Friday, June 21, 2019
Devils River Bourbon Whiskey is advertising like crazy on social media. Most recently, they announced it is now available in Wisconsin and suggest that you should run out and get a bottle now. I've tried it, and before you get the #FOMO bug about this, you should read my tasting notes.
Sin Responsibly. That's their tagline. More on that later. The backstory is that Devils River is named for a waterway discovered by a Texas Ranger named John Coffee Hays. This is meaningful to the distillery because the Devils River is the source of the limestone water used to proof down this whiskey.
Devils River is distilled from a mash of 75% corn, 21% rye and 4% malted barley. It carries no age statement, and the actual distiller is Jus-Made/Southwest Bottling. Retail is right around $20.00, making this super-affordable and relatively low-risk, right? The only way to find out is to #DrinkCurious.
Devils River appeared as a bright gold color that left a very thick rim on my Glencairn glass. That rim generated fat, wavy legs that slowly worked its way back to the pool of liquid sunshine.
There were dominant aromas of corn and vanilla. Once you got past that, it was easy to pick up charcoal. When I inhaled through my open lips, a flavor of candied corn rolled over my tongue.
The mouthfeel was thin and watery, and up front was pure ethanol. When you consider the bottle I poured my sample from had been open quite a while, that punch to the palate should have oxidized off long ago. Once I got past the ethanol shock, I was able to pick up corn. Mid-palate was all charred oak. While I was expecting something on the back, nothing ever materialized.
I enjoy the flavor of barrel char, but not when it is so dominant. The finish was like chewing a charred stave. It was, thankfully, a short one.
Bottle, Bar or Bust: William Faulker said, "There is no such thing as bad whiskey. Some whiskeys just happen to be better than others." Yeah, okay, whatever. For me to say that Devils River Bourbon is bad whiskey is an insult to bad whiskey. You will not sin responsibly if you spend $20.00 on it, because this one's a definite Bust.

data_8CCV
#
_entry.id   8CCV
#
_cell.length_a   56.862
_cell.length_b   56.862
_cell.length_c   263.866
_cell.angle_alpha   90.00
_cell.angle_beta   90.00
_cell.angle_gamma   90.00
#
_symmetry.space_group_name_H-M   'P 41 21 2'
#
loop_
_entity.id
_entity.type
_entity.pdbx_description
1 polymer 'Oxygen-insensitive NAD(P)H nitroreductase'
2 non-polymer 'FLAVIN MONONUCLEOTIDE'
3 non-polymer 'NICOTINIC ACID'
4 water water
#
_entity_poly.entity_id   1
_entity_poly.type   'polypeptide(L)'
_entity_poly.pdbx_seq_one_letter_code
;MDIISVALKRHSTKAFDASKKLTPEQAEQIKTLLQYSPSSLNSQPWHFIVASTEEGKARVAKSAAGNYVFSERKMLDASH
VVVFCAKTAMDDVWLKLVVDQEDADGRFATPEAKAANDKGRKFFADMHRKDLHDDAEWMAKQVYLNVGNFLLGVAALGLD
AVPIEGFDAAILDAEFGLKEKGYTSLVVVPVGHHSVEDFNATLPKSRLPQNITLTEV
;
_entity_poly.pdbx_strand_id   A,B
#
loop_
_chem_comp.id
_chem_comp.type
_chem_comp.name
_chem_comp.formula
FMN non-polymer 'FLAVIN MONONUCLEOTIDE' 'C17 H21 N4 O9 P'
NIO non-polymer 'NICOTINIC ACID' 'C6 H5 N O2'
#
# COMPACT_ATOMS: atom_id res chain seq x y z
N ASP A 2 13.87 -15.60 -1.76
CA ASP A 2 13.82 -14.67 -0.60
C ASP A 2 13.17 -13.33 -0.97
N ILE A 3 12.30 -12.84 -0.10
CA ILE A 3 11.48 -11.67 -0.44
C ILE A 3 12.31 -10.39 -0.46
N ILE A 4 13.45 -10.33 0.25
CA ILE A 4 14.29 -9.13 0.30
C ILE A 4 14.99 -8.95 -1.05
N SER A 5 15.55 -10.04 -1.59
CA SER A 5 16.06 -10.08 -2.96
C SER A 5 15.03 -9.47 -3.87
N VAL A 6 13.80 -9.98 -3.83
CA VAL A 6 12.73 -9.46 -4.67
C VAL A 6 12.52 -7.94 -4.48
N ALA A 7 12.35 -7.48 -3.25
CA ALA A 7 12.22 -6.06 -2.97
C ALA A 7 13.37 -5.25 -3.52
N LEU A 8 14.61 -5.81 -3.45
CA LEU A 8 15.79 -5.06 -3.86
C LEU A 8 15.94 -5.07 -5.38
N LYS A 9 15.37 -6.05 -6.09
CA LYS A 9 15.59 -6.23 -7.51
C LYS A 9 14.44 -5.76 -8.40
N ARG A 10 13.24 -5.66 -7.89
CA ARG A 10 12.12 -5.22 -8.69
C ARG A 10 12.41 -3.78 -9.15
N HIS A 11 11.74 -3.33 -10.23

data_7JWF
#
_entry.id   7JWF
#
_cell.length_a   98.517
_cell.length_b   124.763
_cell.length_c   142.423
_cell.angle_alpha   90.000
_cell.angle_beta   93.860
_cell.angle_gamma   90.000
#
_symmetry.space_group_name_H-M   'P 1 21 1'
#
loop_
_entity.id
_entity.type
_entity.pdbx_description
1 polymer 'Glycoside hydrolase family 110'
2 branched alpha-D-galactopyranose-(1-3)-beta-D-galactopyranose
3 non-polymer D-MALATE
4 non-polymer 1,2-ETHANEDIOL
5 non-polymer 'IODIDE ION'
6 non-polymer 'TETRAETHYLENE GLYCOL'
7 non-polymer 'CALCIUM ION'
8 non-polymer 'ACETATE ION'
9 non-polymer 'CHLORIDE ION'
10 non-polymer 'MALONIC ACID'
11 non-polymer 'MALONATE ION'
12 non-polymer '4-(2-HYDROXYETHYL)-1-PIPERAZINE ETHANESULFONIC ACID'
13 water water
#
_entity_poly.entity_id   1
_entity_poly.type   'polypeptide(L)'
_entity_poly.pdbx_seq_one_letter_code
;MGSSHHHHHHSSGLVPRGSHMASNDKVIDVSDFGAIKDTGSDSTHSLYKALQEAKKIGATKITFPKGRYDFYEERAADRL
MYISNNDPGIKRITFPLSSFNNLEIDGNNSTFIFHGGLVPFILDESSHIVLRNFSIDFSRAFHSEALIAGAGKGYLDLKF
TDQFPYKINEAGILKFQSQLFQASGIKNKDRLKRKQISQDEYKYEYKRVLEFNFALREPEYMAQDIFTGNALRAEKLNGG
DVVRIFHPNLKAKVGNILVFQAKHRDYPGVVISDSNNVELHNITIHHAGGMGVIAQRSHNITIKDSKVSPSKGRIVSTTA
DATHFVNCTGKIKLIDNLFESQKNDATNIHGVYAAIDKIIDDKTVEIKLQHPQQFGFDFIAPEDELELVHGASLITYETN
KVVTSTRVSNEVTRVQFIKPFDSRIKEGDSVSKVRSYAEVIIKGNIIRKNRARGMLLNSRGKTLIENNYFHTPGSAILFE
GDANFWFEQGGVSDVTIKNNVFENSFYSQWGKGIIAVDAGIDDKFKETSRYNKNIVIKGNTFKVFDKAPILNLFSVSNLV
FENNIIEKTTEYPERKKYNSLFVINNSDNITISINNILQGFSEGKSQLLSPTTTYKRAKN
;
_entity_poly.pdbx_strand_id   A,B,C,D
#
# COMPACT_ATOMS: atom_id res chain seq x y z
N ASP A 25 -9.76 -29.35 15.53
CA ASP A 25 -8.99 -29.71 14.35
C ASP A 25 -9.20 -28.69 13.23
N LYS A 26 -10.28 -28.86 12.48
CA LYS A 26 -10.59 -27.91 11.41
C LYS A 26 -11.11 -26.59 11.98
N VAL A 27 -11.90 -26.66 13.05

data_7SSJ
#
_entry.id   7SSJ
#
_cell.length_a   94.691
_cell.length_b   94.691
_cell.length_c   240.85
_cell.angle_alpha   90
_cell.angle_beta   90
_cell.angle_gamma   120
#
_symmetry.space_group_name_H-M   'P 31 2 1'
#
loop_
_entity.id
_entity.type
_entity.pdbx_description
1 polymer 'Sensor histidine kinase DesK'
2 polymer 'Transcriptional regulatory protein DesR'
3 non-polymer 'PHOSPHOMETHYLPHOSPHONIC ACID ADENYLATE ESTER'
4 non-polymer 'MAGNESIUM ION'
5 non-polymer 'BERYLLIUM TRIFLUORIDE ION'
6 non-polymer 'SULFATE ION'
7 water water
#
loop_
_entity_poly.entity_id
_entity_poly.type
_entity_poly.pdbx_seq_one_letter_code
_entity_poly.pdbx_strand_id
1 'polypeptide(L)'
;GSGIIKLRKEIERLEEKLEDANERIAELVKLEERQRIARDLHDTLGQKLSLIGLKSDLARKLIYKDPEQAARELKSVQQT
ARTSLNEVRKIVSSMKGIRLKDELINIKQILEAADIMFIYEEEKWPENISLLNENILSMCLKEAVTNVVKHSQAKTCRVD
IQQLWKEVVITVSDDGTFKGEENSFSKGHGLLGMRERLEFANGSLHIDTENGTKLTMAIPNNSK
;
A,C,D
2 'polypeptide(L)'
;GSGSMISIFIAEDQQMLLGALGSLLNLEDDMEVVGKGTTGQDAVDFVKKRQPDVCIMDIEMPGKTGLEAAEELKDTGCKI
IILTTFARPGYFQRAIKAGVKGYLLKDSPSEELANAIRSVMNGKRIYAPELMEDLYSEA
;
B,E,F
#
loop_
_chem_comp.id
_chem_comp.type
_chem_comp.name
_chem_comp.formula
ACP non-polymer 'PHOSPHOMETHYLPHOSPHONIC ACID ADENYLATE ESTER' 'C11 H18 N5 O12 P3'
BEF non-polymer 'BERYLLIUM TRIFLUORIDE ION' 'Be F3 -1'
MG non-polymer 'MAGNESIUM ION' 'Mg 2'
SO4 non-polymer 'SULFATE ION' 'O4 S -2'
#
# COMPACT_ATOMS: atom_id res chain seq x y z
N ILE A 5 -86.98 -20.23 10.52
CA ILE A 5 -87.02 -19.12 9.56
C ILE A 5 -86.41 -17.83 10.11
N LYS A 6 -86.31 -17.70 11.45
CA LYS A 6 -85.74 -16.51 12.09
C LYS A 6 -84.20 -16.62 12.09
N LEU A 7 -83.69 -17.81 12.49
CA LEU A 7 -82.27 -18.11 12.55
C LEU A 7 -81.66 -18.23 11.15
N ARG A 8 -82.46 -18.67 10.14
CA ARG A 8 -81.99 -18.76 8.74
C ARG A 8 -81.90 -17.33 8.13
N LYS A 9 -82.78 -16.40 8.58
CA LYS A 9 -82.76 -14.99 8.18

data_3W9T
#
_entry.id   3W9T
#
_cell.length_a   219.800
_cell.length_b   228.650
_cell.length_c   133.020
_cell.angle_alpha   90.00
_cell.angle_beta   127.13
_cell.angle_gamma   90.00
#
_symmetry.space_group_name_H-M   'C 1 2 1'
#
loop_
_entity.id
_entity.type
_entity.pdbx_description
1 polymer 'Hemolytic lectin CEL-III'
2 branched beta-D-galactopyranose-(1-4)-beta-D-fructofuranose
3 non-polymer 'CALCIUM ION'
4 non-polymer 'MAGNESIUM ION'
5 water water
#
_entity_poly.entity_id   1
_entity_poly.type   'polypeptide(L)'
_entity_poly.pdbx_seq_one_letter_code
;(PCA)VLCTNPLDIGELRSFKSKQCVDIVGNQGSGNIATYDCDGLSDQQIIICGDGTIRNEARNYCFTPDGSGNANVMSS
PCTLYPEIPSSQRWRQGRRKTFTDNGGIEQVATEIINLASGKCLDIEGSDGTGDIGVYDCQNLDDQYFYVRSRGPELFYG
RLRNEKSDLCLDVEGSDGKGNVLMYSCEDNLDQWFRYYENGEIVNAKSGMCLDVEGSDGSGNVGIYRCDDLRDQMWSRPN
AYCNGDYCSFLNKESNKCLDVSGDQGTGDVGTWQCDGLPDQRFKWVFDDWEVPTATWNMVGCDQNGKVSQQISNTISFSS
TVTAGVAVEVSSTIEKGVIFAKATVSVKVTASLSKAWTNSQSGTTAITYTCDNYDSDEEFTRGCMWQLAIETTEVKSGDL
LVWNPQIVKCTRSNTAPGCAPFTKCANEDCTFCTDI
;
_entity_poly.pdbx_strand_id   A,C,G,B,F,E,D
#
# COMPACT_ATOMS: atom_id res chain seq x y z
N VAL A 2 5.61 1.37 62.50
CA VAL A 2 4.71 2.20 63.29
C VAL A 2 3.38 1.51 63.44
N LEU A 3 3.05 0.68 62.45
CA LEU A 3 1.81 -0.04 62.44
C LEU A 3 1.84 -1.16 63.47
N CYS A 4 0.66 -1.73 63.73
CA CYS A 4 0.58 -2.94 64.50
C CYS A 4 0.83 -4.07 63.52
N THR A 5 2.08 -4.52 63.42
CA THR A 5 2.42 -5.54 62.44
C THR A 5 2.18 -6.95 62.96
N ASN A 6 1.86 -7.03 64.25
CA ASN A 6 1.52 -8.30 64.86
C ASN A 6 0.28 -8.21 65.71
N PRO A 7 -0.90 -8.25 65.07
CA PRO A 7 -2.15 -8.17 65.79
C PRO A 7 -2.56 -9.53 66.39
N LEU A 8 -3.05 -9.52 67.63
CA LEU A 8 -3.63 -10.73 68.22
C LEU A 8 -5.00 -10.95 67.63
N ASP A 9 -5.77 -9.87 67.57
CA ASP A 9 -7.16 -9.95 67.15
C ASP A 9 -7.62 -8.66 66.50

Tuesday, June 11, 2019
One of my favorite things about sipping whiskey is discovering something new and unheard of. Oh, it doesn't mean it will always be good, but it is exciting nonetheless. Some folks really enjoy drinking the same thing time after time, and I don't blame them, that's their thing. For me, the whole #DrinkCurious lifestyle is all about exploration into the unknown.
Woodinville Straight Bourbon is distilled in-house at the Woodinville Whiskey Distilling Co. in Woodinville, Washington (that's a lot of Woodinvilles!). The whiskey is then transferred to rickhouses on the other side of the Cascade Mountains in Central Washington where they are left to age. The barrels are created from wood seasoned in the open air for 18 months. The barrels are then slow toasted and are subject to a heavy charring.
The Bourbon itself is distilled from a mash of 72% corn, 22% rye, and 6% malted barley. It is bottled at 90°, and while it doesn't carry an age statement, Woodinville suggests it is aged over five years. Suggested retail is $55 for a 750ml.
Before I get started on the tasting notes, I'd like to thank Woodinville Distilling Co. for providing me with a sample in exchange for a no-holds-barred, honest review.
In my Glencairn glass, the appearance is a dark caramel. It left a thin rim that led to fat legs. Those legs slowly dropped back to the pool of liquid sunshine.
Aromas of cinnamon and vanilla initially permeated my nostrils. Underneath those were toasted wood and berries. When I inhaled through my lips, I picked up crème brūlée.